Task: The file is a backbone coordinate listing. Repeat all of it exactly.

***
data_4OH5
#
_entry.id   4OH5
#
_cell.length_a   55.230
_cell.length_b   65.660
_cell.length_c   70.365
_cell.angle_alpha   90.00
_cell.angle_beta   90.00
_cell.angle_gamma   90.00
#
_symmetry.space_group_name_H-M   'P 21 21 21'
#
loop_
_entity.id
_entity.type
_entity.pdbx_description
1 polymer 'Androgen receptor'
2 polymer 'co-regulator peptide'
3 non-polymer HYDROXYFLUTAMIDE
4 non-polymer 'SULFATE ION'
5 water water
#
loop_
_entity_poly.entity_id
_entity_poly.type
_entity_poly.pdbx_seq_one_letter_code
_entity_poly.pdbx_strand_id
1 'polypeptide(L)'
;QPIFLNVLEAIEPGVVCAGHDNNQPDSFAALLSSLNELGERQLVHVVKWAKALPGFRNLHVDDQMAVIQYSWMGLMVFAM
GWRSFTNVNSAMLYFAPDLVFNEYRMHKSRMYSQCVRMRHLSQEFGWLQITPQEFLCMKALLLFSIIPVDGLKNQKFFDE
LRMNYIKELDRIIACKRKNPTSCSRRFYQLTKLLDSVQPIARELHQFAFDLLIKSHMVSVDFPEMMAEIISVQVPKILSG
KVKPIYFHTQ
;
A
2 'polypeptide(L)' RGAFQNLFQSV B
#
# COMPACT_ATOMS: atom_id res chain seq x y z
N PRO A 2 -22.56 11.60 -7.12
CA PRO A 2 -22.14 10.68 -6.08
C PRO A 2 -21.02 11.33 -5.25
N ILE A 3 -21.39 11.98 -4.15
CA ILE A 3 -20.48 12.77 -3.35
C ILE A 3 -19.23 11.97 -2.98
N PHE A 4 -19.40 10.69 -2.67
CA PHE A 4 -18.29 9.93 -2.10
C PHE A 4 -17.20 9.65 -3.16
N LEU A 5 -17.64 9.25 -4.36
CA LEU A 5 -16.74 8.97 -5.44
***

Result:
data_4OH5
#
_entry.id   4OH5
#
_cell.length_a   55.230
_cell.length_b   65.660
_cell.length_c   70.365
_cell.angle_alpha   90.00
_cell.angle_beta   90.00
_cell.angle_gamma   90.00
#
_symmetry.space_group_name_H-M   'P 21 21 21'
#
loop_
_entity.id
_entity.type
_entity.pdbx_description
1 polymer 'Androgen receptor'
2 polymer 'co-regulator peptide'
3 non-polymer HYDROXYFLUTAMIDE
4 non-polymer 'SULFATE ION'
5 water water
#
loop_
_entity_poly.entity_id
_entity_poly.type
_entity_poly.pdbx_seq_one_letter_code
_entity_poly.pdbx_strand_id
1 'polypeptide(L)'
;QPIFLNVLEAIEPGVVCAGHDNNQPDSFAALLSSLNELGERQLVHVVKWAKALPGFRNLHVDDQMAVIQYSWMGLMVFAM
GWRSFTNVNSAMLYFAPDLVFNEYRMHKSRMYSQCVRMRHLSQEFGWLQITPQEFLCMKALLLFSIIPVDGLKNQKFFDE
LRMNYIKELDRIIACKRKNPTSCSRRFYQLTKLLDSVQPIARELHQFAFDLLIKSHMVSVDFPEMMAEIISVQVPKILSG
KVKPIYFHTQ
;
A
2 'polypeptide(L)' RGAFQNLFQSV B
#
# COMPACT_ATOMS: atom_id res chain seq x y z
N PRO A 2 -22.56 11.60 -7.12
CA PRO A 2 -22.14 10.68 -6.08
C PRO A 2 -21.02 11.33 -5.25
N ILE A 3 -21.39 11.98 -4.15
CA ILE A 3 -20.48 12.77 -3.35
C ILE A 3 -19.23 11.97 -2.98
N PHE A 4 -19.40 10.69 -2.67
CA PHE A 4 -18.29 9.93 -2.10
C PHE A 4 -17.20 9.65 -3.16
N LEU A 5 -17.64 9.25 -4.36
CA LEU A 5 -16.74 8.97 -5.44